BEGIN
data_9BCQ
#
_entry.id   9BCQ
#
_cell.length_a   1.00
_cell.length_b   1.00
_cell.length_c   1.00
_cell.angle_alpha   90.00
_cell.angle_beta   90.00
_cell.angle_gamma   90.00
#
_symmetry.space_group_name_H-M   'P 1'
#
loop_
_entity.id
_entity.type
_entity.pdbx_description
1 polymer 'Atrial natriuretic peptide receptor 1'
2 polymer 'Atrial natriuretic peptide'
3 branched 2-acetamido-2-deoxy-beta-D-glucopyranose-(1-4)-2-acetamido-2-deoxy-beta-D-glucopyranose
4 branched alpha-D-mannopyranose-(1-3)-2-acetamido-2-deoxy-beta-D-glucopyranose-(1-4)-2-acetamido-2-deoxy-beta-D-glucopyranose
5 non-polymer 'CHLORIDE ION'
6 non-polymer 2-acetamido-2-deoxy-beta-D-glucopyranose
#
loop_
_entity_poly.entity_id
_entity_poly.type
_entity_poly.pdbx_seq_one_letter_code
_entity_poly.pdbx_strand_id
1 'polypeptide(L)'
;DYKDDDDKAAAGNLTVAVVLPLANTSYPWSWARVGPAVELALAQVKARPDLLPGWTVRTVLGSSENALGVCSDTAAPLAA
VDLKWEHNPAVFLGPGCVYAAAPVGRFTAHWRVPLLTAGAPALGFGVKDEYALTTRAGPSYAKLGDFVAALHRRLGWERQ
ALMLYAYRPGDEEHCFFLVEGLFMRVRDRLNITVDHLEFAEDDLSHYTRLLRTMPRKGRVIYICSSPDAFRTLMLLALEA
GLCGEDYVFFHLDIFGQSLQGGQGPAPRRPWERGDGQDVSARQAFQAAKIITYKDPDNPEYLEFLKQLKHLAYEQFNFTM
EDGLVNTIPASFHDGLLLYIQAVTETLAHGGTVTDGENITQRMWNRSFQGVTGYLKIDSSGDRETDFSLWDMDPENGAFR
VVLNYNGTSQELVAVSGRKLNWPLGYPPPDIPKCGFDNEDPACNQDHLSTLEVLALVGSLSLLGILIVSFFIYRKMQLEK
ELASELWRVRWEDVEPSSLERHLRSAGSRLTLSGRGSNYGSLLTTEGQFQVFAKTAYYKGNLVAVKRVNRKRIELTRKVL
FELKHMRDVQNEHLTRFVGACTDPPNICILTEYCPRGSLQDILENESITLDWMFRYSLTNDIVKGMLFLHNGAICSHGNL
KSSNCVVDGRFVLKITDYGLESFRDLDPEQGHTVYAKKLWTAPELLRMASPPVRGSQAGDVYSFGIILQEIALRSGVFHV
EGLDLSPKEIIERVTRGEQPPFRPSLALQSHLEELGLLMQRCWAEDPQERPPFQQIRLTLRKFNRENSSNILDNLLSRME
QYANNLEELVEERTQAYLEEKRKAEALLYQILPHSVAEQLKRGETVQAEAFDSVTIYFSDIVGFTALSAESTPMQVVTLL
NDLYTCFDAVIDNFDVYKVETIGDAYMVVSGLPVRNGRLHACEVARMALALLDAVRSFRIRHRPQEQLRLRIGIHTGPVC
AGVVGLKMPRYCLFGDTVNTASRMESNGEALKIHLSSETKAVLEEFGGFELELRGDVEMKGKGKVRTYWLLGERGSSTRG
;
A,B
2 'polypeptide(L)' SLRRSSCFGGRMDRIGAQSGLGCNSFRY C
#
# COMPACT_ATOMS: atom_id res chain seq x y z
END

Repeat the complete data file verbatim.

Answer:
data_9BCQ
#
_entry.id   9BCQ
#
_cell.length_a   1.00
_cell.length_b   1.00
_cell.length_c   1.00
_cell.angle_alpha   90.00
_cell.angle_beta   90.00
_cell.angle_gamma   90.00
#
_symmetry.space_group_name_H-M   'P 1'
#
loop_
_entity.id
_entity.type
_entity.pdbx_description
1 polymer 'Atrial natriuretic peptide receptor 1'
2 polymer 'Atrial natriuretic peptide'
3 branched 2-acetamido-2-deoxy-beta-D-glucopyranose-(1-4)-2-acetamido-2-deoxy-beta-D-glucopyranose
4 branched alpha-D-mannopyranose-(1-3)-2-acetamido-2-deoxy-beta-D-glucopyranose-(1-4)-2-acetamido-2-deoxy-beta-D-glucopyranose
5 non-polymer 'CHLORIDE ION'
6 non-polymer 2-acetamido-2-deoxy-beta-D-glucopyranose
#
loop_
_entity_poly.entity_id
_entity_poly.type
_entity_poly.pdbx_seq_one_letter_code
_entity_poly.pdbx_strand_id
1 'polypeptide(L)'
;DYKDDDDKAAAGNLTVAVVLPLANTSYPWSWARVGPAVELALAQVKARPDLLPGWTVRTVLGSSENALGVCSDTAAPLAA
VDLKWEHNPAVFLGPGCVYAAAPVGRFTAHWRVPLLTAGAPALGFGVKDEYALTTRAGPSYAKLGDFVAALHRRLGWERQ
ALMLYAYRPGDEEHCFFLVEGLFMRVRDRLNITVDHLEFAEDDLSHYTRLLRTMPRKGRVIYICSSPDAFRTLMLLALEA
GLCGEDYVFFHLDIFGQSLQGGQGPAPRRPWERGDGQDVSARQAFQAAKIITYKDPDNPEYLEFLKQLKHLAYEQFNFTM
EDGLVNTIPASFHDGLLLYIQAVTETLAHGGTVTDGENITQRMWNRSFQGVTGYLKIDSSGDRETDFSLWDMDPENGAFR
VVLNYNGTSQELVAVSGRKLNWPLGYPPPDIPKCGFDNEDPACNQDHLSTLEVLALVGSLSLLGILIVSFFIYRKMQLEK
ELASELWRVRWEDVEPSSLERHLRSAGSRLTLSGRGSNYGSLLTTEGQFQVFAKTAYYKGNLVAVKRVNRKRIELTRKVL
FELKHMRDVQNEHLTRFVGACTDPPNICILTEYCPRGSLQDILENESITLDWMFRYSLTNDIVKGMLFLHNGAICSHGNL
KSSNCVVDGRFVLKITDYGLESFRDLDPEQGHTVYAKKLWTAPELLRMASPPVRGSQAGDVYSFGIILQEIALRSGVFHV
EGLDLSPKEIIERVTRGEQPPFRPSLALQSHLEELGLLMQRCWAEDPQERPPFQQIRLTLRKFNRENSSNILDNLLSRME
QYANNLEELVEERTQAYLEEKRKAEALLYQILPHSVAEQLKRGETVQAEAFDSVTIYFSDIVGFTALSAESTPMQVVTLL
NDLYTCFDAVIDNFDVYKVETIGDAYMVVSGLPVRNGRLHACEVARMALALLDAVRSFRIRHRPQEQLRLRIGIHTGPVC
AGVVGLKMPRYCLFGDTVNTASRMESNGEALKIHLSSETKAVLEEFGGFELELRGDVEMKGKGKVRTYWLLGERGSSTRG
;
A,B
2 'polypeptide(L)' SLRRSSCFGGRMDRIGAQSGLGCNSFRY C
#
# COMPACT_ATOMS: atom_id res chain seq x y z